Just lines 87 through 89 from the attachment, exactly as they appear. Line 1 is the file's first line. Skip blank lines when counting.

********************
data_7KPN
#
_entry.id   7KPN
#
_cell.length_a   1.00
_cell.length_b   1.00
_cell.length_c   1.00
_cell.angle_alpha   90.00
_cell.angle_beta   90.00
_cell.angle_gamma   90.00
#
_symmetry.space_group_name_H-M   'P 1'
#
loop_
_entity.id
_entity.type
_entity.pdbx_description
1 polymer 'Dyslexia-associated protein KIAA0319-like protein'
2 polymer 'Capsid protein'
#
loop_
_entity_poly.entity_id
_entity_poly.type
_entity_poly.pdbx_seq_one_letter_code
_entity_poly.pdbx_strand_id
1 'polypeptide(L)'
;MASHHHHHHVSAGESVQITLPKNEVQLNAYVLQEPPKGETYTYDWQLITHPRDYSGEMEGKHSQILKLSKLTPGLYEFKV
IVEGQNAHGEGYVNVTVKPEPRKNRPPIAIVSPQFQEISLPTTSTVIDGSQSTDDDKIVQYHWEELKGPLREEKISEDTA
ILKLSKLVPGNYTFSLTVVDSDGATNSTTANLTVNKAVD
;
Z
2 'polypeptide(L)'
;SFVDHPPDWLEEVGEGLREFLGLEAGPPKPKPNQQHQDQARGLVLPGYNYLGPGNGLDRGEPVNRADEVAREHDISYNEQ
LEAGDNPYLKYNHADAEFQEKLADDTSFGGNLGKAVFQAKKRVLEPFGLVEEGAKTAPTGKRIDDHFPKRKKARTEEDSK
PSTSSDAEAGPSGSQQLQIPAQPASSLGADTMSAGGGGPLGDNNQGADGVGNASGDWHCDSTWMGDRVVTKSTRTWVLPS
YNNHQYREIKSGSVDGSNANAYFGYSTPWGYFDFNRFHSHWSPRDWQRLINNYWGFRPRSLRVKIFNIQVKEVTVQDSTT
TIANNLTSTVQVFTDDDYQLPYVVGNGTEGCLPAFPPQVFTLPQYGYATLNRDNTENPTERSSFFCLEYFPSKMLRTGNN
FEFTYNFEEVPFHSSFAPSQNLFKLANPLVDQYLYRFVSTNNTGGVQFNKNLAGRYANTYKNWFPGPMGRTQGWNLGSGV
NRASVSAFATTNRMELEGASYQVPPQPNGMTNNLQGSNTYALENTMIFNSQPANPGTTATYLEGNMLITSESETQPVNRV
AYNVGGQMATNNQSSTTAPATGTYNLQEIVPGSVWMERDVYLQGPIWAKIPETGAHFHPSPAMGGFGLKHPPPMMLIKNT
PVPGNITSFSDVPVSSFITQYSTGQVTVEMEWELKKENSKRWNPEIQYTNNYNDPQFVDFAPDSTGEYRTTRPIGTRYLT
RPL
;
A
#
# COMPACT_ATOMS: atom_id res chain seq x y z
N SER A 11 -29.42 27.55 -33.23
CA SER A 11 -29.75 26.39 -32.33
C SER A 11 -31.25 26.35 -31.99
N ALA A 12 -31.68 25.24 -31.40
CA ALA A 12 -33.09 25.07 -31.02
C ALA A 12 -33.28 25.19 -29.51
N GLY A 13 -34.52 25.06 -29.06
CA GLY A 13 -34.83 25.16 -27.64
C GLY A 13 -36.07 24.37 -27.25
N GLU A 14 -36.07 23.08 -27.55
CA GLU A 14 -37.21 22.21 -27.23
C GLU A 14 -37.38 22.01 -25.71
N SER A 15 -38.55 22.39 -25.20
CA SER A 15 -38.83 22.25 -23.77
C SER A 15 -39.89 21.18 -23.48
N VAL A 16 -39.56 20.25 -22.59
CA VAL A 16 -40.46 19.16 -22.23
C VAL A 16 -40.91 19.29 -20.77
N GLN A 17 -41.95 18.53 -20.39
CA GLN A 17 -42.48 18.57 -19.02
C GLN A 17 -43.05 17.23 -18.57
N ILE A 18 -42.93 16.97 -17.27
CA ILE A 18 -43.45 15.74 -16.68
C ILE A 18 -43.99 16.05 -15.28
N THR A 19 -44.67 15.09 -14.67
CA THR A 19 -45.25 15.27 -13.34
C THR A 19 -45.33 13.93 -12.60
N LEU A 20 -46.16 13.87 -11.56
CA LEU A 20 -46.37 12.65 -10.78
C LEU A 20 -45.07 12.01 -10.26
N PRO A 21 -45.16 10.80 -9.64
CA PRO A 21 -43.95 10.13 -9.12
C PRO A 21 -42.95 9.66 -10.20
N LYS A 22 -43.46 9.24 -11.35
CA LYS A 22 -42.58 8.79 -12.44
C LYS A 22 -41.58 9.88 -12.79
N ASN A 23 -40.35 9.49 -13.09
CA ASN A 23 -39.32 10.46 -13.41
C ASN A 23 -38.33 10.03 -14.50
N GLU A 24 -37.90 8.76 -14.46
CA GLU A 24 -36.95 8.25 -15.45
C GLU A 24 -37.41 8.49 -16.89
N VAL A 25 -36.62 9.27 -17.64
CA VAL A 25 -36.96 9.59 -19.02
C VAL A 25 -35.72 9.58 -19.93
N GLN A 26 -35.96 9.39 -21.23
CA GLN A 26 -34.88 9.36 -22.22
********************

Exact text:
CA GLU A 24 -36.95 8.25 -15.45
C GLU A 24 -37.41 8.49 -16.89
N VAL A 25 -36.62 9.27 -17.64